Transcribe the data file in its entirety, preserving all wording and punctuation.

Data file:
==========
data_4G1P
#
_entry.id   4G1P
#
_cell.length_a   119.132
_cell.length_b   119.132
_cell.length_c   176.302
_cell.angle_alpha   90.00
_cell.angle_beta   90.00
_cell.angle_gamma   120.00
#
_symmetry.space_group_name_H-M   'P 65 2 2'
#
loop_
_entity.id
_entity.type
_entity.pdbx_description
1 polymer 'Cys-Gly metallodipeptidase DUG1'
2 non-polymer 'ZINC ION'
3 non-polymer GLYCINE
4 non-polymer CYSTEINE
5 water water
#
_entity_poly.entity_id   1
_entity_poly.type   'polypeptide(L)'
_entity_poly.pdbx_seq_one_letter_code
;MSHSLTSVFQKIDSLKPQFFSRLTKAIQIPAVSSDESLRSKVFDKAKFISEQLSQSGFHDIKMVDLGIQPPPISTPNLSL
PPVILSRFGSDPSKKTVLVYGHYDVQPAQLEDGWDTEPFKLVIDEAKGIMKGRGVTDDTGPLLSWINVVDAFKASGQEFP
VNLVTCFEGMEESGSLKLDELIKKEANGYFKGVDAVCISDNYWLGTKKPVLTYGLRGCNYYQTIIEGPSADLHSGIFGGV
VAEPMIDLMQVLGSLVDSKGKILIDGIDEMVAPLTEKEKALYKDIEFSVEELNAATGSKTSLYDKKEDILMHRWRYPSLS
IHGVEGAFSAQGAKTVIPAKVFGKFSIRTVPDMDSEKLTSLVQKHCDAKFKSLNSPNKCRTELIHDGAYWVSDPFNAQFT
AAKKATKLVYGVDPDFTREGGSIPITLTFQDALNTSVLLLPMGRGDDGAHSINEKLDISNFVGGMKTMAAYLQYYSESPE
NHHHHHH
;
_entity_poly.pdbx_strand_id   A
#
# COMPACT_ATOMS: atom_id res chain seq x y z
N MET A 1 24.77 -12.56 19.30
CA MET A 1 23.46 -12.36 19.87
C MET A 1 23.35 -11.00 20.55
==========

data_4G1P
#
_entry.id   4G1P
#
_cell.length_a   119.132
_cell.length_b   119.132
_cell.length_c   176.302
_cell.angle_alpha   90.00
_cell.angle_beta   90.00
_cell.angle_gamma   120.00
#
_symmetry.space_group_name_H-M   'P 65 2 2'
#
loop_
_entity.id
_entity.type
_entity.pdbx_description
1 polymer 'Cys-Gly metallodipeptidase DUG1'
2 non-polymer 'ZINC ION'
3 non-polymer GLYCINE
4 non-polymer CYSTEINE
5 water water
#
_entity_poly.entity_id   1
_entity_poly.type   'polypeptide(L)'
_entity_poly.pdbx_seq_one_letter_code
;MSHSLTSVFQKIDSLKPQFFSRLTKAIQIPAVSSDESLRSKVFDKAKFISEQLSQSGFHDIKMVDLGIQPPPISTPNLSL
PPVILSRFGSDPSKKTVLVYGHYDVQPAQLEDGWDTEPFKLVIDEAKGIMKGRGVTDDTGPLLSWINVVDAFKASGQEFP
VNLVTCFEGMEESGSLKLDELIKKEANGYFKGVDAVCISDNYWLGTKKPVLTYGLRGCNYYQTIIEGPSADLHSGIFGGV
VAEPMIDLMQVLGSLVDSKGKILIDGIDEMVAPLTEKEKALYKDIEFSVEELNAATGSKTSLYDKKEDILMHRWRYPSLS
IHGVEGAFSAQGAKTVIPAKVFGKFSIRTVPDMDSEKLTSLVQKHCDAKFKSLNSPNKCRTELIHDGAYWVSDPFNAQFT
AAKKATKLVYGVDPDFTREGGSIPITLTFQDALNTSVLLLPMGRGDDGAHSINEKLDISNFVGGMKTMAAYLQYYSESPE
NHHHHHH
;
_entity_poly.pdbx_strand_id   A
#
# COMPACT_ATOMS: atom_id res chain seq x y z
N MET A 1 24.77 -12.56 19.30
CA MET A 1 23.46 -12.36 19.87
C MET A 1 23.35 -11.00 20.55